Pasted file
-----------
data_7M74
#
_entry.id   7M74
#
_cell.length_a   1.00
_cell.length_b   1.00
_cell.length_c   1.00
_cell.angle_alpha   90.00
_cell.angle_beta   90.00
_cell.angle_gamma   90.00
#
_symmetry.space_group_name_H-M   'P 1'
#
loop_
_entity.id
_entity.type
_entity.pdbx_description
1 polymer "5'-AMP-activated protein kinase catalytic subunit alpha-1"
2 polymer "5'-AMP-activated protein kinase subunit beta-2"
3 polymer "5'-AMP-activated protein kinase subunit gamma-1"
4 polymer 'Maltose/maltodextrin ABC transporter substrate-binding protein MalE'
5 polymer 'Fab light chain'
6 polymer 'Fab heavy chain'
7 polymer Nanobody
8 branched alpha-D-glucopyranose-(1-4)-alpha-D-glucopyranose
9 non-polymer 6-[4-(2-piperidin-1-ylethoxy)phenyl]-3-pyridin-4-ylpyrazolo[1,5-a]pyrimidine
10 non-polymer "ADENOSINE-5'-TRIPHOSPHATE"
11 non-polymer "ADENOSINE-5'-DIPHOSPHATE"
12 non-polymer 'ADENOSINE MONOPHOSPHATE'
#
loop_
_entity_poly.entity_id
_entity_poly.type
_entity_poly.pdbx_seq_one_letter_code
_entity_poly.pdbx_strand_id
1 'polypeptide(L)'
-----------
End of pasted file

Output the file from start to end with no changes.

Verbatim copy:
data_7M74
#
_entry.id   7M74
#
_cell.length_a   1.00
_cell.length_b   1.00
_cell.length_c   1.00
_cell.angle_alpha   90.00
_cell.angle_beta   90.00
_cell.angle_gamma   90.00
#
_symmetry.space_group_name_H-M   'P 1'
#
loop_
_entity.id
_entity.type
_entity.pdbx_description
1 polymer "5'-AMP-activated protein kinase catalytic subunit alpha-1"
2 polymer "5'-AMP-activated protein kinase subunit beta-2"
3 polymer "5'-AMP-activated protein kinase subunit gamma-1"
4 polymer 'Maltose/maltodextrin ABC transporter substrate-binding protein MalE'
5 polymer 'Fab light chain'
6 polymer 'Fab heavy chain'
7 polymer Nanobody
8 branched alpha-D-glucopyranose-(1-4)-alpha-D-glucopyranose
9 non-polymer 6-[4-(2-piperidin-1-ylethoxy)phenyl]-3-pyridin-4-ylpyrazolo[1,5-a]pyrimidine
10 non-polymer "ADENOSINE-5'-TRIPHOSPHATE"
11 non-polymer "ADENOSINE-5'-DIPHOSPHATE"
12 non-polymer 'ADENOSINE MONOPHOSPHATE'
#
loop_
_entity_poly.entity_id
_entity_poly.type
_entity_poly.pdbx_seq_one_letter_code
_entity_poly.pdbx_strand_id
1 'polypeptide(L)'